The American Sociological Review recently published a first-of-its-kind study that investigates the earning history and potential of Pennsylvania women who applied for a Protection from Abuse (PFA) orders.

Written by University of Pittsburgh Sociology Professors Melanie Hughes and Lisa Brush,“The Price of Protection” examines the effects on women’s earnings before, during and six years after petitioning for PFAs.

The study found “shocks and stalls” in the women’s earning potential in the first year after filing and beyond. These were often due to time off for medical care and court appointments or to find safe housing for herself and/or children in the family.

Since the effects of domestic violence on women’s work and earning potential hasn’t been extensively studied, Hughes and Brush’s work has been highly publicized with features in the New York Times and Jezebel.

Read the full study in the American Sociological Review here.

New York Times spotlights Children’s Museum of Pittsburgh

The New York Times credits the Children’s Museum of Pittsburgh for leading a current movement among U.S. museums.  

The trend originated when the museum moved to its current location on the North Side to accommodate the ever-growing number of visitors in the late 1990s. Once the museum moved, however, a surplus of space existed with a shortage of content to exhibit. The need to fill the space prompted museum leaders to lease it in order to generate income outside of the typical exhibits and special events. 

Over time, museums across the country with similar concerns took notice and followed the lead of the Children's Museum. Now the museum administrators offer consultations on how to expand revenue opportunities to institutions across the country.

More details in the full article here.

Three Rivers Arts Festival now voted No. 1

The probability of rain during the Three Rivers Arts Festival’s 10-day run each year can't spoil the fun of festival goers. Nor has it dampened the interest of the experts at USA Today, who nominated 20 arts festivals across the United States so that readers may cast their votes for the top 10.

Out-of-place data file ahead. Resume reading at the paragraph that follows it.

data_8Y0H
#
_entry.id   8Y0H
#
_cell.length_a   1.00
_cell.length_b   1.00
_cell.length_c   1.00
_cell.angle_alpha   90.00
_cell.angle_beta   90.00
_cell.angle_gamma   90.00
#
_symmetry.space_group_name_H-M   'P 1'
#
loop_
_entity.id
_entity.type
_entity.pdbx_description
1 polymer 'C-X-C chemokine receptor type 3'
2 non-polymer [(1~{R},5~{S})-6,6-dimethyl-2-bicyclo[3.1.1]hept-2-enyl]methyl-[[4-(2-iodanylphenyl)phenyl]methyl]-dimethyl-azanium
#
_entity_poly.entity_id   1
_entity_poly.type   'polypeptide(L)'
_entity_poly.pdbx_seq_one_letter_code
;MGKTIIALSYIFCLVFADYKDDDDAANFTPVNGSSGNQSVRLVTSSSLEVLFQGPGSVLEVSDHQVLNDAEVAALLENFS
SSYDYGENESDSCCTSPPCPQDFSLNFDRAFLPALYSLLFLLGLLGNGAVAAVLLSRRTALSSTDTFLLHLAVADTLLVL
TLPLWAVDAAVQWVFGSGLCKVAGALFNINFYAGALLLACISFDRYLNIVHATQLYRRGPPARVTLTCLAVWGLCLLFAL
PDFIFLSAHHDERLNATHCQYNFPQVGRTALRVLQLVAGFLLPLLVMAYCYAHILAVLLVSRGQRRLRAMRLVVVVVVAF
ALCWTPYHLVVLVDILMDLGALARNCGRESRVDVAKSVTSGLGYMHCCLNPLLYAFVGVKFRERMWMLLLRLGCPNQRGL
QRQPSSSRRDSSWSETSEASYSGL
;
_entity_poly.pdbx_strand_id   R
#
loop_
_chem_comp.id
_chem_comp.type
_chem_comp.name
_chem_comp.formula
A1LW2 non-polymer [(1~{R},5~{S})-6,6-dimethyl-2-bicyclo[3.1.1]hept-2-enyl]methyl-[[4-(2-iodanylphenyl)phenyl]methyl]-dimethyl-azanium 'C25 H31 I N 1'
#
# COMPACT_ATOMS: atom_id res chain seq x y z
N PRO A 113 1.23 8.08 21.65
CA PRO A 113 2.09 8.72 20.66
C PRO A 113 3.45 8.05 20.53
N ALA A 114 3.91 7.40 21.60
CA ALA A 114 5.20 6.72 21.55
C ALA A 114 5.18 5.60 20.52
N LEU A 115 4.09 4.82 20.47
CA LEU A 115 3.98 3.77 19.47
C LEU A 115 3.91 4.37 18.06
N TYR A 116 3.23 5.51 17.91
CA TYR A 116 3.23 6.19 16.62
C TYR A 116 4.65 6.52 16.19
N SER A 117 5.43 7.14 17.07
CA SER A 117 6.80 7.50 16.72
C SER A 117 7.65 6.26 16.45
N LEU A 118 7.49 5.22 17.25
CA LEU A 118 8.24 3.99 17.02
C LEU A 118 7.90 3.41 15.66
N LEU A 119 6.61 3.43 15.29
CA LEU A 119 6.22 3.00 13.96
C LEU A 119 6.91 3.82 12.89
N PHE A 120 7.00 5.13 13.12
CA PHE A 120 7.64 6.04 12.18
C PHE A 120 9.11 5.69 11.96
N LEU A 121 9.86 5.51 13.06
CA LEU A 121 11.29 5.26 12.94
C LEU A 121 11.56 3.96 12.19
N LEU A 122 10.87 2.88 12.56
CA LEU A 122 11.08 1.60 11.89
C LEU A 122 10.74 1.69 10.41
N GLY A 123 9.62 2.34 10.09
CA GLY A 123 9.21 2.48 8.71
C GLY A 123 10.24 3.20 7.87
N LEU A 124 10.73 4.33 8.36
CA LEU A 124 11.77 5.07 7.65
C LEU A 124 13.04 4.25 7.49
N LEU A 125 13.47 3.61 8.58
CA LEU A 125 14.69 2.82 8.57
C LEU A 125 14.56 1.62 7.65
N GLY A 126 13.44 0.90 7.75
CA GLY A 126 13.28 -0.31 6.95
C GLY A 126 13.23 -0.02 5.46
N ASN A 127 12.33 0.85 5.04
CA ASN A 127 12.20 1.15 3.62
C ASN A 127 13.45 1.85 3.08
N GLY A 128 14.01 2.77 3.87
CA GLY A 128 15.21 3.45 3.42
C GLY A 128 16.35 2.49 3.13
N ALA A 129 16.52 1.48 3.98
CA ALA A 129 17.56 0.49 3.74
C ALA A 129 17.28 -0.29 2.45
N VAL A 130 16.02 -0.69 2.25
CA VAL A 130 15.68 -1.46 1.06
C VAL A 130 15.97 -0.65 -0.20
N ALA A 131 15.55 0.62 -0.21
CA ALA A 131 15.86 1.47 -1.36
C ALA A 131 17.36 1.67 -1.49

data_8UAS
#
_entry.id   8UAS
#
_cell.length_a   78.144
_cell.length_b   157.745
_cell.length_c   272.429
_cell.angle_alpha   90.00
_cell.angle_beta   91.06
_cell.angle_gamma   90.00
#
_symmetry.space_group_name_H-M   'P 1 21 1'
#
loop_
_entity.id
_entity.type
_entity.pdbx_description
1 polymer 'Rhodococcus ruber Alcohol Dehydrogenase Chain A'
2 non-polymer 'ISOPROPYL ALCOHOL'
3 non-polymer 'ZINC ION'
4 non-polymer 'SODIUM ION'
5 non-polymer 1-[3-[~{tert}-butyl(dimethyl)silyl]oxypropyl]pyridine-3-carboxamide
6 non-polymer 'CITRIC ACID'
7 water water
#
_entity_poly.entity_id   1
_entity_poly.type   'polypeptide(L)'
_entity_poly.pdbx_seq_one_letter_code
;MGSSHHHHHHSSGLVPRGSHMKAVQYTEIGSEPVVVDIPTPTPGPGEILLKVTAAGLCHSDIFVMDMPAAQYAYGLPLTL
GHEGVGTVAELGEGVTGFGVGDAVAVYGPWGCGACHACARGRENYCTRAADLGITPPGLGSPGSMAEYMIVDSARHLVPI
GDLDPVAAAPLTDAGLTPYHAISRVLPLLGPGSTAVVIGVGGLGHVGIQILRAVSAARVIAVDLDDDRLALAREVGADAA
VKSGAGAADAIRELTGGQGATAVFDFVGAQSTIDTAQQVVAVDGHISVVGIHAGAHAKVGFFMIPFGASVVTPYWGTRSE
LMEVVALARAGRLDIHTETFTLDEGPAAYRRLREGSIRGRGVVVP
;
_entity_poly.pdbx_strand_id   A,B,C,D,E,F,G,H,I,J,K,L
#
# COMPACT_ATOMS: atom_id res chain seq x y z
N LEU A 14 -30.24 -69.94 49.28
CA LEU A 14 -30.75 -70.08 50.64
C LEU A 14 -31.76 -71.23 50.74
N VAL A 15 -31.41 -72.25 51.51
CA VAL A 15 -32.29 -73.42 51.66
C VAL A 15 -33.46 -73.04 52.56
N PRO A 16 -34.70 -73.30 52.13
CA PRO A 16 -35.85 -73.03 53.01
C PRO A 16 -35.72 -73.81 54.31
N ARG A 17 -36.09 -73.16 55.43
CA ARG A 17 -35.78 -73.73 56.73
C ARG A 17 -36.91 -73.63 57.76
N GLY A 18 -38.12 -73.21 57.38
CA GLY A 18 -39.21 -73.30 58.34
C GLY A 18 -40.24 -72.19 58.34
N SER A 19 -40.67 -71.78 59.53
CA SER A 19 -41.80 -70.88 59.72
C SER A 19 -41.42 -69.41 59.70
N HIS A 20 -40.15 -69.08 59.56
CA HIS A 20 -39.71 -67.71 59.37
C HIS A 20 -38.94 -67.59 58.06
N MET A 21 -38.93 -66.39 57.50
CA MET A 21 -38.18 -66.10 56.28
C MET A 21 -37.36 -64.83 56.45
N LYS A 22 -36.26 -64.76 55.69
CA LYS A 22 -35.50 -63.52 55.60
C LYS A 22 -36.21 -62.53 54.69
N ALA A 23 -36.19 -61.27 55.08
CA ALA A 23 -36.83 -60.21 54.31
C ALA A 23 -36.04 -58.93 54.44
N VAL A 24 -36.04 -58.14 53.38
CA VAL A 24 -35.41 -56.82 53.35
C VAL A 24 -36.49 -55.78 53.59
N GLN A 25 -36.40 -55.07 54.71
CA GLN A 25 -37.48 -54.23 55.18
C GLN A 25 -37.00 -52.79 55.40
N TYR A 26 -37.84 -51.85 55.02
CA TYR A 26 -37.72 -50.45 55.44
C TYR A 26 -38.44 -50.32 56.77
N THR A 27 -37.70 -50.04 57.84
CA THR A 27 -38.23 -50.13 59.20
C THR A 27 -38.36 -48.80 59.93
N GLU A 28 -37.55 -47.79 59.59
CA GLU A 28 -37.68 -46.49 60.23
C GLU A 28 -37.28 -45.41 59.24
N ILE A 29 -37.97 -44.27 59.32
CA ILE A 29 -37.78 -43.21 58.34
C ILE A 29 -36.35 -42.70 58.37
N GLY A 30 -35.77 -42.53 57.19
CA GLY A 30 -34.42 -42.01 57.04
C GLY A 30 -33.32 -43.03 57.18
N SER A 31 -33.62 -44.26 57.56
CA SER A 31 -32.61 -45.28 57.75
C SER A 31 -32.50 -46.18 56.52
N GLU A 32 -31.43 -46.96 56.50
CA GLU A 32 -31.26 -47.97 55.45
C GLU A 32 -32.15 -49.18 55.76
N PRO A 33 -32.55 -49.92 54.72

Of those 20 nominations, USA Today readers are currently ranking the Three Rivers Arts Festival at No. 1. It leads similarly sized arts events in major metro centers like New York City, San Francisco and Chicago.

Readers can vote until 11:59 a.m. on April 13 and may cast no more than one vote per day.

Check current rankings and cast your vote.

Grove City College exhibits WWII vintage propaganda posters

Last year, more than 170 rare World War II propaganda posters were found in the Rare Book Room of Grove City College's Henry Buhl Library. The vintage posters represent those widely distributed between 1941 and 1945 and contained messages that encouraged home-front sacrifice, workplace production and bond drives.

The collection includes iconic posters by Norman Rockwell and the rare work of French graphic designer Jean Carlu, among others. Some posters, discovered still folded as originally sent during the war years, have never been displayed until now.

Fighting for Freedom: Grove City College’s World War II Exhibit” continues through March 27.

Forbes ranks Pittsburgh among the 25 best places to retire

Forbes magazine released this year’s best places to retire, and Pittsburgh once again made the cut. The alphabetical listing considers data such as housing and other costs of living, taxes, crime rates, weather and air quality as well as doctor availability and the accessibility to an active lifestyle such as walking, bicycling or volunteering.

Pittsburgh returned to the 2015 list due to the city’s cost of living advantages as well as the “strong economy mixed with big city amenities and elements of a college town,” according to Forbes.

Read the complete listing and details here.

1291 Articles | Page: | Show All